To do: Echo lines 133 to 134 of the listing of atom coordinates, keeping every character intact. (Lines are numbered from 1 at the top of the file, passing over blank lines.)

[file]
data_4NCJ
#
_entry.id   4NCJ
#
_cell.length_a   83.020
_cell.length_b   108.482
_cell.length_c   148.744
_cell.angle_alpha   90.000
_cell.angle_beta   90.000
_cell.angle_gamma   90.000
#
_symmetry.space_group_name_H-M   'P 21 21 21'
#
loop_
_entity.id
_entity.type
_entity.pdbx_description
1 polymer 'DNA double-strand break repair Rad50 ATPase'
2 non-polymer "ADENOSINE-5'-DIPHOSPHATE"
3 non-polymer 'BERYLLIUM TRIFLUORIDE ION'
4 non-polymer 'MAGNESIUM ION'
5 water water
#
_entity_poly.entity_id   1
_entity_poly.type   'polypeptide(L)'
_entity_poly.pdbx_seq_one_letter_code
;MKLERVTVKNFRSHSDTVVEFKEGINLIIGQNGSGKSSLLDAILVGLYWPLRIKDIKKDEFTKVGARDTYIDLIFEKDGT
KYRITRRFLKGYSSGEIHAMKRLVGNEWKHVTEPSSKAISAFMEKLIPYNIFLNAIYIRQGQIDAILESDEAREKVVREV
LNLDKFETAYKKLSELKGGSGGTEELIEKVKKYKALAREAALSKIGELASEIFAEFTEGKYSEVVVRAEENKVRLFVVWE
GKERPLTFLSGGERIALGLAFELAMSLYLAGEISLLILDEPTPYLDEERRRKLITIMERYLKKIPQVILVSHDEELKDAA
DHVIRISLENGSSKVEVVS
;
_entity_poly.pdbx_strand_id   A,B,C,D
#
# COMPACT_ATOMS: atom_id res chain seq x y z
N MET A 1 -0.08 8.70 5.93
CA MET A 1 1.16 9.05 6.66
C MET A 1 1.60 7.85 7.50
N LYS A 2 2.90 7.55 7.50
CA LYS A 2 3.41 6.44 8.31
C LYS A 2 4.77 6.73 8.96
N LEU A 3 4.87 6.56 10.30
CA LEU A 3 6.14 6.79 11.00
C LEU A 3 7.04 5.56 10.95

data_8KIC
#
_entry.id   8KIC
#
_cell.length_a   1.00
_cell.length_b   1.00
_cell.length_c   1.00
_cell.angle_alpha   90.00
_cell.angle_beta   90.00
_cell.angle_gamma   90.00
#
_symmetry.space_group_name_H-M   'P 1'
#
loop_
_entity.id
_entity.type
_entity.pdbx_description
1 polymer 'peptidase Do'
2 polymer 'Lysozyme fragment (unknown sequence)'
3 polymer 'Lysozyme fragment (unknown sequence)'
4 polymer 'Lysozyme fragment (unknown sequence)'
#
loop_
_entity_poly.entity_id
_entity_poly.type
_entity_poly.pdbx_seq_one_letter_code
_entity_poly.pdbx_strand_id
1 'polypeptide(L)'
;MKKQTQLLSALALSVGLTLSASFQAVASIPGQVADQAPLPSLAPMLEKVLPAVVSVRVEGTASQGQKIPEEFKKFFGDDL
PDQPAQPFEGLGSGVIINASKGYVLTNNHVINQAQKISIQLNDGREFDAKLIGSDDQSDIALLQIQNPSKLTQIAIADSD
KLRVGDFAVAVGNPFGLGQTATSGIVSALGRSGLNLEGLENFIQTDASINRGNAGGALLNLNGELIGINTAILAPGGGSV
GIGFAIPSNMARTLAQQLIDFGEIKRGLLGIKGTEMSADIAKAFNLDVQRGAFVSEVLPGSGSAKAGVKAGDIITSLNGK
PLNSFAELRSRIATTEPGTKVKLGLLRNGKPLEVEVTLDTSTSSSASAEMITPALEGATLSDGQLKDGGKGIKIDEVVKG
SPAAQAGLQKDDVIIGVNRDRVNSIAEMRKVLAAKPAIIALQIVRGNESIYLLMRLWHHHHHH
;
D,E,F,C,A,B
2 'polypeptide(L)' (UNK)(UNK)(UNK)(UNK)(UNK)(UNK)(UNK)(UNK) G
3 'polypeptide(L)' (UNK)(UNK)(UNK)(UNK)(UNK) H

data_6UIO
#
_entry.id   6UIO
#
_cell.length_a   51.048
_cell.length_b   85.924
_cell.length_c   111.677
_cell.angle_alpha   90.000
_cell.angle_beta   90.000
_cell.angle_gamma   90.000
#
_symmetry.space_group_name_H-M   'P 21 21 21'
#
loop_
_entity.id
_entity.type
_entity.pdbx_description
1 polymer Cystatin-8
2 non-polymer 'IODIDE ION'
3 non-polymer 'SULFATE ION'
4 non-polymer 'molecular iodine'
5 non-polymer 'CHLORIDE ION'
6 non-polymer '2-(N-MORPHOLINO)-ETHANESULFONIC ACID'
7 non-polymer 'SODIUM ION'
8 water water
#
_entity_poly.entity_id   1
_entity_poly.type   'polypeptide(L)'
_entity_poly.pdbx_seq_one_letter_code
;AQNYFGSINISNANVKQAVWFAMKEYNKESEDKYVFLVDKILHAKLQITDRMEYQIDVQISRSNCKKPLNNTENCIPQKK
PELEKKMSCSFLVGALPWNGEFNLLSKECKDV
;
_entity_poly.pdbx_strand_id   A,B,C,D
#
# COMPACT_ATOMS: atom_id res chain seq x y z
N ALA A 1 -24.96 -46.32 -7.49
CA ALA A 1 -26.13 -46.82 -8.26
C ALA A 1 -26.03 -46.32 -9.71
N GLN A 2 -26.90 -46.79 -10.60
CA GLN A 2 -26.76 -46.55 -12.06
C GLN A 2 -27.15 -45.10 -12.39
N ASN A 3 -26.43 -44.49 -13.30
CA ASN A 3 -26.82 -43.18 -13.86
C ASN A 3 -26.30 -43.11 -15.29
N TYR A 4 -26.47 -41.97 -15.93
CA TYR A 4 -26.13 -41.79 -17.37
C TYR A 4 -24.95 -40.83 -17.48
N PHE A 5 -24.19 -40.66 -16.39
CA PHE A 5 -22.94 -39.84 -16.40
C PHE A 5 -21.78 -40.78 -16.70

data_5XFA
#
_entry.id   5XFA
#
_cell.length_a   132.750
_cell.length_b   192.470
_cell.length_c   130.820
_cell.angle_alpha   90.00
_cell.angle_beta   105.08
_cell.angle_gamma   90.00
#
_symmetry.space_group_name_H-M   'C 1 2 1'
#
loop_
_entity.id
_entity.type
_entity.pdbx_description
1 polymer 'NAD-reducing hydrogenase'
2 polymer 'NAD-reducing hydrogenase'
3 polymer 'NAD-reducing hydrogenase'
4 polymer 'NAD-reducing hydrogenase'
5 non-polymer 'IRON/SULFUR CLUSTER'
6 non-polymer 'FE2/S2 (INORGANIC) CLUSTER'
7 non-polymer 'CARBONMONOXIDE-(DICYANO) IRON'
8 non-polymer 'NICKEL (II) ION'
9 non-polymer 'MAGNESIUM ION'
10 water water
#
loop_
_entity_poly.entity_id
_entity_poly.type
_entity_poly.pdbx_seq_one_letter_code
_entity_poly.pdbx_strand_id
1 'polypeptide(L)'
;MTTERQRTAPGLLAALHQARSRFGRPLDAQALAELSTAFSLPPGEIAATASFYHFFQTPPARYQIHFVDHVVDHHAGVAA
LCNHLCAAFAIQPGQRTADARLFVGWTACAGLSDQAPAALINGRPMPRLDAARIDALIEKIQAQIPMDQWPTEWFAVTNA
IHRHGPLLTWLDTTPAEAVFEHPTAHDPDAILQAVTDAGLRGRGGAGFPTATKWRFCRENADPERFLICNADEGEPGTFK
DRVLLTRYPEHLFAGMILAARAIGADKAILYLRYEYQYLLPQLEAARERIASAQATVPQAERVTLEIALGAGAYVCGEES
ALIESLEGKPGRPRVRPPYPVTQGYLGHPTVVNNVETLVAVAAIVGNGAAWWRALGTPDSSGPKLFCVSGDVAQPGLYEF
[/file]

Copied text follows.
data_5XFA
#